After the coffee. Before watching hearings on the AT&T — DirecTV deal.
The Skinny: I hate that because of DVRs and video-on-demand I'm not supposed to talk about the plot twists on last night's episode of "24." I'll just say they fooled me. I should have known better. Today's roundup includes a feud between Hallmark Channel parent Crown Media and some of its shareholders. Also, phone-hacking verdicts are in and Rebekah Brooks got a pass.
Daily Dose: Sens. Amy Klobuchar (D-Minn) and Mike Lee (R-Utah), chairman and ranking member of the Senate Subcommittee on Antitrust, Competition Policy and Consumer Rights, respectively, wrote the Federal Communications Commission and the Dept. of Justice about concerns raised during a hearing on Comcast's proposed takeover of Time Warner Cable. "The Comcast/TWC transaction has the potential to alter the competitive landscape for products that are very important to consumers," the pair wrote. A transaction that could impede competition "merits attention." The two senators did not take an official position on the deal.
Not a Hallmark moment. Investors in Crown Media, parent company of Hallmark Channel and Hallmark Movie Channel, should be feeling good. Ratings are up at the channels, cash flow is growing and the stock has almost doubled in the last 18 months. Instead, minority shareholders are upset with Crown and its majority shareholder Hallmark Cards because they believe the company won't be able to reach its full potential under current management. They are also worried that Hallmark may try to cut a sweetheart deal to buy the rest of Crown. The Los Angeles Times on the divide between Crown's independent shareholders and Hallmark.
Verdicts are in. Former News of the World editor Andy Coulson was found guilty of phone hacking, but his predecessor, Rebekah Brooks, who was also charged with hacking, making payoffs to officials and obstruction of justice, walked. Coulson, who went on to become spokesperson for British Prime Minister David Cameron, is looking at jail time. The hacking scandal which led to the arrests of Coulson and Brooks put a dark cloud over media mogul Rupert Murdoch's British tabloids and led to the closure of News of the World. Murdoch's son James Murdoch was also heavily criticized for a lack of accountability while he managed the British newspaper unit. More on the verdicts from the Los Angeles Times and the Guardian.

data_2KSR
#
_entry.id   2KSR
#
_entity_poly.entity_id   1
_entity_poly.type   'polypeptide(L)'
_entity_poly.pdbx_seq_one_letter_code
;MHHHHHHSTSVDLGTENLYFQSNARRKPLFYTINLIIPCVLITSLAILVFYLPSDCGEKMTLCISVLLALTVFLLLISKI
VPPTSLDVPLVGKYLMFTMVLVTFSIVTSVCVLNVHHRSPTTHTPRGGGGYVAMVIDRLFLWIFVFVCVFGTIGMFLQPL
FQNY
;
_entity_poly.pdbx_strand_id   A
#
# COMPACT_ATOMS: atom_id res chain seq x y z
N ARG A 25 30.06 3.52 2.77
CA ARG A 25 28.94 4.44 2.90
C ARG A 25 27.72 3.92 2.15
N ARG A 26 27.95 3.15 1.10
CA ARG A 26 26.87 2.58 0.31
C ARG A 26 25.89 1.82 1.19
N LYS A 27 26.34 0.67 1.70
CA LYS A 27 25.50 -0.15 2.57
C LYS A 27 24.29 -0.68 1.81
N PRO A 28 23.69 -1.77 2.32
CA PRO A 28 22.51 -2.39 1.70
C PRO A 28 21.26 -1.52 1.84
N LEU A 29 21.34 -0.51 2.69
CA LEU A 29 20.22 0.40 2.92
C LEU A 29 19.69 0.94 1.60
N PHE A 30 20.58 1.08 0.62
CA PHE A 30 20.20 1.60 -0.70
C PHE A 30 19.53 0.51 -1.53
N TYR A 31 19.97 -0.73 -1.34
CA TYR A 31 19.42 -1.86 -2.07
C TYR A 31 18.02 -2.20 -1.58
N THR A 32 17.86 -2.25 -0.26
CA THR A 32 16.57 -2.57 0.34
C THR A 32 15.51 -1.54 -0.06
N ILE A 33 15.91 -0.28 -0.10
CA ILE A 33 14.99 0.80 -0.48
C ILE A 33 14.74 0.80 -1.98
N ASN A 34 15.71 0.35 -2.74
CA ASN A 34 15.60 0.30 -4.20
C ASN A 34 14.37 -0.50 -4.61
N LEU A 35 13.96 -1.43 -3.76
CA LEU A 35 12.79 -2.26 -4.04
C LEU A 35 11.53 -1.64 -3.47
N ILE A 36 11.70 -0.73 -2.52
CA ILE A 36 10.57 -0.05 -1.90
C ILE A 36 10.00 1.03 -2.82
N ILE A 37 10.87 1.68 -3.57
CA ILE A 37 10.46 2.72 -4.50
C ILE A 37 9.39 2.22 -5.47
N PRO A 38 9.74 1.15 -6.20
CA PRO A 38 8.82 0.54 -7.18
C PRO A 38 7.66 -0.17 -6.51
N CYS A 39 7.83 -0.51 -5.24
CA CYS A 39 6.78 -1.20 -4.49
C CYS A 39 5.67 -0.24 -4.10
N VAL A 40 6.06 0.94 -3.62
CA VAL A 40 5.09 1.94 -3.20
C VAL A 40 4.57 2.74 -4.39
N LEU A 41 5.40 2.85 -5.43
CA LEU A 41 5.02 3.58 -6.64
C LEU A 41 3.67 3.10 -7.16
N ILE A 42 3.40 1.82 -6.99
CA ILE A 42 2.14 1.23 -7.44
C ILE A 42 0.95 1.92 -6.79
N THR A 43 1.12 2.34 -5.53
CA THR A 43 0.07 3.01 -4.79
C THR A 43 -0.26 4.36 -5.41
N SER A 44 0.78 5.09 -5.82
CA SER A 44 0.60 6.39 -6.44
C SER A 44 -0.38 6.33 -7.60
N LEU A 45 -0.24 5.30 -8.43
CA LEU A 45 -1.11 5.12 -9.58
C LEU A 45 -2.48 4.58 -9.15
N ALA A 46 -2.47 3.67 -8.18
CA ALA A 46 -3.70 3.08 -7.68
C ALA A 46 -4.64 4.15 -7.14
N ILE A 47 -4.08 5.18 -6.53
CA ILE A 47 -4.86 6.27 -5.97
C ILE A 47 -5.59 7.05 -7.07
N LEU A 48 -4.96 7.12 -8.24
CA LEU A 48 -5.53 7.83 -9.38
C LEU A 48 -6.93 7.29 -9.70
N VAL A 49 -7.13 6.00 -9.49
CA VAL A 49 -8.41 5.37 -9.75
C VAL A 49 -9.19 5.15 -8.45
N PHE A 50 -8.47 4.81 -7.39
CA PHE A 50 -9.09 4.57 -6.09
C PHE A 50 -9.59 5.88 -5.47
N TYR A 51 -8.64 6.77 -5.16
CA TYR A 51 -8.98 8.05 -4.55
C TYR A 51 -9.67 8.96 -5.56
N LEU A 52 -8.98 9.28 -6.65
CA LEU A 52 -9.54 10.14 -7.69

Goal! The U.S. may have broken hearts by tying with Portugal, but the game also was a turning point for soccer here in the States in terms of ratings. More than 18 million people watched Sunday's World Cup match on ESPN, making it the most-watched game here ever. Throw in Univision's audience and about 25 million people tuned in (bigger than the NBA finals and World Series). And then there's all the folks who were in bars that didn't get measured. No doubt soccer is growing and social media also makes everyone want to get in on the action. A look at the numbers from the New York Times and Los Angeles Times.
Not so fast. On Monday, the New York Times wrote that besides Time Warner, Walt Disney Co. and 21st Century Fox were also interested in making a big deal with Vice Media. But the Hollywood Reporter says Disney has no interest in trying to take a stake in Vice and that Fox is content to stick to its 5% piece of Vice. You mean someone might be trying to start a bidding war to raise the price of their company? I'm shocked.
Product placement gone awry. Pangu Plaza, a luxury hotel in Beijing, cut a deal for product placement with Paramount Pictures in the latest "Transformers" movie. But when management screened the film they were less than happy with the result and lawsuits were threatened which could have delayed the movie's debut in China. Paramount had to scramble to make peace with hotel brass, says the Los Angeles Times.
Inside the Los Angeles Times: Robert Lloyd on ABC's "Rising Star."
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